Environmental Newspaper Articles
- (newspaper article) news article: an article reporting news
- A newspaper is a regularly scheduled publication containing news, information, and advertising. By 2007 there were 6580 daily newspapers in the world (including 1456 in the U.S.) selling 395 million copies a day (55 million in the U.S).
- Relating to the natural world and the impact of human activity on its condition
- Relating to or arising from a person’s surroundings
- (environment) the totality of surrounding conditions; “he longed for the comfortable environment of his living room”
- Aiming or designed to promote the protection of the natural world
- of or relating to the external conditions or surroundings; “environmental factors”
- concerned with the ecological effects of altering the environment; “environmental pollution”
environmental newspaper articles – Climate of
This two-part study integrates a quantitative review of one year of US newspaper coverage of climate science with a qualitative, comparative analysis of media-created themes and frames using a social constructivist approach. In addition to an examination of newspaper articles, this paper includes a reflexive comparison with attendant wire stories and scientific texts. Special attention is given to articles constructed with and framed by rhetoric emphasising uncertainty, controversy, and climate scepticism.
Miss PNG 2009
Story by Tony Raggat.
Picture by Megan Brayley
The lovely Miss PNG, Antonnia Singut is multi-talented and articulate.And she has pedigree.
Her late grandfather was well known Australian journalist, Ian Boden who spent 40 years working in Papua New Guinea, first as the ABC’s radio announcer in Rabaul and later as press secretary to former Prime Minister Sir Rabbie Namaliu and executive editor of ‘The National’ newspaper.
I was inspired by my late grandfather," Miss Singut said. "I was raised by my grandparents."
"My grandfather had a very influential role in my life and he instilled in me a love for the English language."
Miss Singut, who completes her reign as Miss PNG in August, is in Townsville working at the trade expo attached to the Australia Papua New Guinea Business Forum being held at Jupiters Townsville.
She is one of the most well-known faces of PNG, being a newsreader on the nightly ‘National Em Television’news.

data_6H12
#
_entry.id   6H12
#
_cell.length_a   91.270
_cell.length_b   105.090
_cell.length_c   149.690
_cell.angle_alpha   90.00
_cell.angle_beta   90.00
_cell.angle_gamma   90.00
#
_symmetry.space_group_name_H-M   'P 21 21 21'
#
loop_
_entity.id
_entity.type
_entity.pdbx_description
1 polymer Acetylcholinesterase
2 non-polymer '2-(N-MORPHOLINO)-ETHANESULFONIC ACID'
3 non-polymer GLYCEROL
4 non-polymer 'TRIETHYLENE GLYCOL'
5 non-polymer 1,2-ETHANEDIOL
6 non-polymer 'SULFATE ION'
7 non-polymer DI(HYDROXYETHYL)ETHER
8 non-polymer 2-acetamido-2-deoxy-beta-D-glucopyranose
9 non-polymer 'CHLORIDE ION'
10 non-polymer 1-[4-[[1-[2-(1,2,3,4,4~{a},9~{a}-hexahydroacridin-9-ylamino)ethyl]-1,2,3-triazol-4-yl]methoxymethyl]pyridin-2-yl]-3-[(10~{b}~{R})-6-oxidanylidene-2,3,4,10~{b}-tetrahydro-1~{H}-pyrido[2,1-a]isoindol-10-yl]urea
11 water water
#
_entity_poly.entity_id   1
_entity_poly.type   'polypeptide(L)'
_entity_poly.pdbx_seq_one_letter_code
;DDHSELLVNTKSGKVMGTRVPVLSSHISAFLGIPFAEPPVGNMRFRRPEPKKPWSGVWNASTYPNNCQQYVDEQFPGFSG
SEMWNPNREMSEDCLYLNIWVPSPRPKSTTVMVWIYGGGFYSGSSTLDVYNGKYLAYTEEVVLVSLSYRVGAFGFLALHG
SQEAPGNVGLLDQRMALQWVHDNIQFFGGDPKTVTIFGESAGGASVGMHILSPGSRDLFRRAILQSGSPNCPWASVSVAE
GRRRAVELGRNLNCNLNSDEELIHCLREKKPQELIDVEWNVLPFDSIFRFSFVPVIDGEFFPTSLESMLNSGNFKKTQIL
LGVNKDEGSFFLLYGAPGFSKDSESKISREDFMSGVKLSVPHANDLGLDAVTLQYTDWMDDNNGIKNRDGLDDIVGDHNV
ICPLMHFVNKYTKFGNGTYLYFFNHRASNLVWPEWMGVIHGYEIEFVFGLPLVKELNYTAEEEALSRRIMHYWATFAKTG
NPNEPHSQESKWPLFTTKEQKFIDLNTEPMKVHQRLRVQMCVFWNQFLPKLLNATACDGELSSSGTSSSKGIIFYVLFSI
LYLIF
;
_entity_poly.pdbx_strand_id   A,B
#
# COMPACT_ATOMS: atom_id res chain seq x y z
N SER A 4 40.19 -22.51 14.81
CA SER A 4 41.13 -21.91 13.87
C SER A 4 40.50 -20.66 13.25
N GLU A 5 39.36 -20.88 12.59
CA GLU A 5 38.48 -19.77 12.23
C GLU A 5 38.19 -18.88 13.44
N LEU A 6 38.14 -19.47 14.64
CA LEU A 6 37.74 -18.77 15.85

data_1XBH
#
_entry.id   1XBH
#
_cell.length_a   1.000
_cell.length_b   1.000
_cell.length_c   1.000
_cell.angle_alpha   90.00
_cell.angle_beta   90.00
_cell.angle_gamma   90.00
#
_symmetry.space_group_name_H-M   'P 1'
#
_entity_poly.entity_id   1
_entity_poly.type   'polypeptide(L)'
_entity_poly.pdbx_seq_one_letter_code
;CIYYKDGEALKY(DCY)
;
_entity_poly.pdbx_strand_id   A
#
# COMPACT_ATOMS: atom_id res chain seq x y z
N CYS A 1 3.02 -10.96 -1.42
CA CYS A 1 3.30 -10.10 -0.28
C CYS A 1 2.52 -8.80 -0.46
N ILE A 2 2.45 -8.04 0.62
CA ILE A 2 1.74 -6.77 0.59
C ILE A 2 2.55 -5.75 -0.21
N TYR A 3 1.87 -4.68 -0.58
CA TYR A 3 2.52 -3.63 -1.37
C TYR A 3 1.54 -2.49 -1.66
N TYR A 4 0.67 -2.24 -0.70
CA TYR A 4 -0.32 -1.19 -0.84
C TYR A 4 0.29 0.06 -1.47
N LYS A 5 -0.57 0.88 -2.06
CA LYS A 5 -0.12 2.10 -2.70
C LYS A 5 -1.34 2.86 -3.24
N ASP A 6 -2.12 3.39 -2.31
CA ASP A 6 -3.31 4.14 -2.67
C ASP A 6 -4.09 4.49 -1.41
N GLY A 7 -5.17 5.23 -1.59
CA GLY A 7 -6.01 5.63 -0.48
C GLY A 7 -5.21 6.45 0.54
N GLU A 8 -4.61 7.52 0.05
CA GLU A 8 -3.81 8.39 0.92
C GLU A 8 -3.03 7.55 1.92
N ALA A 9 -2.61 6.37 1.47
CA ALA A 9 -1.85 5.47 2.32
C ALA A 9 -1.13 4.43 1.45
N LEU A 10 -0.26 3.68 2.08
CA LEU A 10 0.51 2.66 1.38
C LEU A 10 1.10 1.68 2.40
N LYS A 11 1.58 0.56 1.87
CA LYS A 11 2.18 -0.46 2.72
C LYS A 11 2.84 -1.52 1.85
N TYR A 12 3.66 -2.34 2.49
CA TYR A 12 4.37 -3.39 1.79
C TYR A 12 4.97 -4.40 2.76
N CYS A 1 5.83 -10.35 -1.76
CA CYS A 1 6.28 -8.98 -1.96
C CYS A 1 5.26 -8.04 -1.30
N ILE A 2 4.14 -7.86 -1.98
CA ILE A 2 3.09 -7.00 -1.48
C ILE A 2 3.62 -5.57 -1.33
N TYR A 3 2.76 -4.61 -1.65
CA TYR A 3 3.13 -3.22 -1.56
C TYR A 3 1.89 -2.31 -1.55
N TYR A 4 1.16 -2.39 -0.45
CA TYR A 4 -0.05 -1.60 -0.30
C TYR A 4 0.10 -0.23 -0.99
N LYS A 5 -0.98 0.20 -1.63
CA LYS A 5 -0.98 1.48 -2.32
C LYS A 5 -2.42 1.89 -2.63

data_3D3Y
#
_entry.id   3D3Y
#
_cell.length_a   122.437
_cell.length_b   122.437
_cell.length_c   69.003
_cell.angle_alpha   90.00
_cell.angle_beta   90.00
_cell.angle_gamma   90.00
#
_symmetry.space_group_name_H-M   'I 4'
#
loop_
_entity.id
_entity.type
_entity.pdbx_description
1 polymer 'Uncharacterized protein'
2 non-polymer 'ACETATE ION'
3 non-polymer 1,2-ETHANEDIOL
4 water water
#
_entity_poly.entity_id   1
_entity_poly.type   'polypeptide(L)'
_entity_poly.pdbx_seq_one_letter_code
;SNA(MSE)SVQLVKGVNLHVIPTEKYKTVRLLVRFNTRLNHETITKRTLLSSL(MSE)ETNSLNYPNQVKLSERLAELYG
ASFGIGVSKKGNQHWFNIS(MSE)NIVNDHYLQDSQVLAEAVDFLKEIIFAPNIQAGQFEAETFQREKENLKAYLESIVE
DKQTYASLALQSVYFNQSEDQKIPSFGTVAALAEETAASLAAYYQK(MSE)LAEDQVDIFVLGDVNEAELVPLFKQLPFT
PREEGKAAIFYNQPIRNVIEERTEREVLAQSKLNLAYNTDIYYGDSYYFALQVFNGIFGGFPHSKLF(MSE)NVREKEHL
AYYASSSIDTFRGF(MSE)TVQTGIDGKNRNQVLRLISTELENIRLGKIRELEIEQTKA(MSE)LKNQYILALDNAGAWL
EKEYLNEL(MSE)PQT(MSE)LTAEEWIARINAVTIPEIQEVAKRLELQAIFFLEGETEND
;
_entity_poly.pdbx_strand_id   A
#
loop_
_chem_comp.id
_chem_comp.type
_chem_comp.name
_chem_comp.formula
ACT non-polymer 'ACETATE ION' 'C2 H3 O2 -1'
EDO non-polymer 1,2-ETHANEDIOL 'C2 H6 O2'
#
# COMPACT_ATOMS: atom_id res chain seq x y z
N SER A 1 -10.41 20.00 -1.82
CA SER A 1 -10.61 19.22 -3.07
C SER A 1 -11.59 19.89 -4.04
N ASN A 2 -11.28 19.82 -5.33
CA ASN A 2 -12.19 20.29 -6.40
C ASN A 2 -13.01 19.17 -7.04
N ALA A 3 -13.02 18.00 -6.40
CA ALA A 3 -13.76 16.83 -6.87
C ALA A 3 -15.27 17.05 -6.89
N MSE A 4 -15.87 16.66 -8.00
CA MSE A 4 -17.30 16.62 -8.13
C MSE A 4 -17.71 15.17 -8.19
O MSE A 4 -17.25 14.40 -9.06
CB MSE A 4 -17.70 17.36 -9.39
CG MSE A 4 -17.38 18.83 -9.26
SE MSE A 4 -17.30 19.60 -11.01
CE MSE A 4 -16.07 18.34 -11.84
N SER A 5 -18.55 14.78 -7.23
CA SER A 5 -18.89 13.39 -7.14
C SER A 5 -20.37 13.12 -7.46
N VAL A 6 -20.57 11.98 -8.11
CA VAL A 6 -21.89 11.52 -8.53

She has a diploma in information technology and is in the final year of a degree at the University of Papua New Guinea,co majoring in journalism and environmental science.
She also works part time for life insurer Kwila Insurance.
As Miss PNG, Antonnia has enjoyed trips to Geneva and Solferino in Italy, the birthplace of the pageants charity organisation the Red Cross.As a contestant she raised almost 30,000 Kina(about $12,000) for the Red Cross in sausage sizzles and carwashes.
Miss Singut said PNG was a beautiful place and not as bad a people perceive it to be."Port Moresby has its share of socio-economic issues but that’s all part of the urban transformation and rural urban drift" She said.
The huge Exxon-led $16 billion PNG LNG project, now getting underway outside Port Moresby would build the country’s capacity and offer jobs to school leavers.
She plans to complete her degree and work in media and environmental science, perhaps as a geographic information systems analyst.
environmental newspaper articles
Media discourses about drought impacts on lakes and reservoirs in Arizona and New Mexico between 2002 and 2004 are compared to show how discursive contexts shape the framing of drought in temporal and spatial scales. Discursive contexts in the two states are shaped by their cultural and political histories and the differential development of water delivery infrastructures. Quantitative mapping of keywords in the states’ main newspapers shows how New Mexico experienced more conflict and Arizona more surprise about the drought. Qualitative case studies link these patterns to variation in framing between the states. In particular, the shorter temporal scale in New Mexico is linked to a greater sense of emergency, while the longer temporal scale in Arizona reflects the buffering of urban populations from drought through water delivery infrastructure. The finer spatial scale in Arizona, focusing on urban concerns, reflects an established infrastructure of reservoirs while the broader spatial scale in New Mexico, incorporating both rural and urban concerns, reflects a less developed physical infrastructure and greater prevalence of water rights conflicts. This study illustrates the usefulness of a multifaceted approach to the study of media discourse.